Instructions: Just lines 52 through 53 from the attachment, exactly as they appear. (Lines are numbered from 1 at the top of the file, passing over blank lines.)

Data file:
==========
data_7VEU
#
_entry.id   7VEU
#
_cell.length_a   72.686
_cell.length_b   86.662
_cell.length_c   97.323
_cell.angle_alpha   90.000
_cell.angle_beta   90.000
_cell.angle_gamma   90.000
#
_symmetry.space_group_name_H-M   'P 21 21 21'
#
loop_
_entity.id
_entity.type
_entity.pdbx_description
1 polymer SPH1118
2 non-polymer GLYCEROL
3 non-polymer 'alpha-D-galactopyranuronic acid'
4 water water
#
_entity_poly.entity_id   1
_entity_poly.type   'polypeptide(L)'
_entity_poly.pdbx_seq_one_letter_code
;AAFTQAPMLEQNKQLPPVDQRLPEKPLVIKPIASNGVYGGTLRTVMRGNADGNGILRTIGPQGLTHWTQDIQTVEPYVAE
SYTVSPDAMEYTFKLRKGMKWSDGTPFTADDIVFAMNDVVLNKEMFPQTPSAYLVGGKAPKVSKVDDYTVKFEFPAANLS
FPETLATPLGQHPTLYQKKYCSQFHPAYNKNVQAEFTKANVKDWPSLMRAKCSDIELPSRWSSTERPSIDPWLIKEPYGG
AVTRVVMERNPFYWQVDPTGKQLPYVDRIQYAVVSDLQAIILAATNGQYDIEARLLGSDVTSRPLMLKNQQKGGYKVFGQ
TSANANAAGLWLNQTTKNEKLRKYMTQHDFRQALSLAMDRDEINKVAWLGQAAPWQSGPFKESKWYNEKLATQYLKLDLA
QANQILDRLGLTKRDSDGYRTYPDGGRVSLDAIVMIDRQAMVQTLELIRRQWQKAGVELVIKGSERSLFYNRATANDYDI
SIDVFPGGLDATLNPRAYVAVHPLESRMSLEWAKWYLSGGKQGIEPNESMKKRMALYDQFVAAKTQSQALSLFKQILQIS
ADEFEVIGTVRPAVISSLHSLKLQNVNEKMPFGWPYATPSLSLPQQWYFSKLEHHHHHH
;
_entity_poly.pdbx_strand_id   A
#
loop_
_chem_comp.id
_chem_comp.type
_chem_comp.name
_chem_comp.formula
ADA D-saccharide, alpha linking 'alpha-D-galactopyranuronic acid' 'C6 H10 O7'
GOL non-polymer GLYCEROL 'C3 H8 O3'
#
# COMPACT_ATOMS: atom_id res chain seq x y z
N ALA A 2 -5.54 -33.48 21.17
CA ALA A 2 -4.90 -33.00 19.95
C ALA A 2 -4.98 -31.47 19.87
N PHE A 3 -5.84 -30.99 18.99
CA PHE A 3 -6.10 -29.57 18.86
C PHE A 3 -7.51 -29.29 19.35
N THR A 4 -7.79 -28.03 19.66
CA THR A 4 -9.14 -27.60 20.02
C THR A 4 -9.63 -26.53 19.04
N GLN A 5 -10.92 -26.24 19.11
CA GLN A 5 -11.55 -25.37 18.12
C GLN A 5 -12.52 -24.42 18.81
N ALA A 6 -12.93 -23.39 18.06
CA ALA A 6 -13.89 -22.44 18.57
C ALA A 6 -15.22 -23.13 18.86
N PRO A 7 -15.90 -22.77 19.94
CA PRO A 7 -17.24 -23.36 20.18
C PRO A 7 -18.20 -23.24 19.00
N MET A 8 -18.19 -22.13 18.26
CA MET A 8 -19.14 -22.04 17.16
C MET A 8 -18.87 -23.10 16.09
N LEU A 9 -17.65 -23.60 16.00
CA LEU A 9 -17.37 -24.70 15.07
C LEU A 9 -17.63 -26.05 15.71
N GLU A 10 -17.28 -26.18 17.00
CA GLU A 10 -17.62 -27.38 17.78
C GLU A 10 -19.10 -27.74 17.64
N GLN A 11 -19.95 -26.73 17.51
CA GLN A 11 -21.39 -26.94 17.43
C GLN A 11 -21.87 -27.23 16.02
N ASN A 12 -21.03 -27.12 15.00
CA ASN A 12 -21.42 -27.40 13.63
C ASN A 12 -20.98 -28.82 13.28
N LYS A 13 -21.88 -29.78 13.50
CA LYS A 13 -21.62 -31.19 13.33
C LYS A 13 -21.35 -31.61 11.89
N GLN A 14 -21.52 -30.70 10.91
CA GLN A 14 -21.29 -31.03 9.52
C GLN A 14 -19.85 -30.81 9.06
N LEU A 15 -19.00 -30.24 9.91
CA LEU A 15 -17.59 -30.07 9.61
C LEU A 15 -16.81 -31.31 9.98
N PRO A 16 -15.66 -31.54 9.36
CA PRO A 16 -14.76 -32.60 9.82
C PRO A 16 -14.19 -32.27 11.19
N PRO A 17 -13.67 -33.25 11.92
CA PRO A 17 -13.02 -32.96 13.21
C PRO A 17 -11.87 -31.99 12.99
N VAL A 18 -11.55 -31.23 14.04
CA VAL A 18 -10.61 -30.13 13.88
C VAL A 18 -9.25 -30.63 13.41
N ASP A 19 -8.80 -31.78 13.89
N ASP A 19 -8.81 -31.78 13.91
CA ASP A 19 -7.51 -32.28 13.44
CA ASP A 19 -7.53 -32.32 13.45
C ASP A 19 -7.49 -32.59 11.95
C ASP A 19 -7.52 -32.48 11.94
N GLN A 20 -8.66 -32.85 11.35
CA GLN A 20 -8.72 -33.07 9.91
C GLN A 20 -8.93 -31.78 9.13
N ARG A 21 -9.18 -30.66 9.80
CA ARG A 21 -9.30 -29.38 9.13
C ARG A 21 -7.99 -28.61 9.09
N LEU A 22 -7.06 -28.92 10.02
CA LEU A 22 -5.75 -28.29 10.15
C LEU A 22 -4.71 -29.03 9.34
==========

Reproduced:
N THR A 4 -7.79 -28.03 19.66
CA THR A 4 -9.14 -27.60 20.02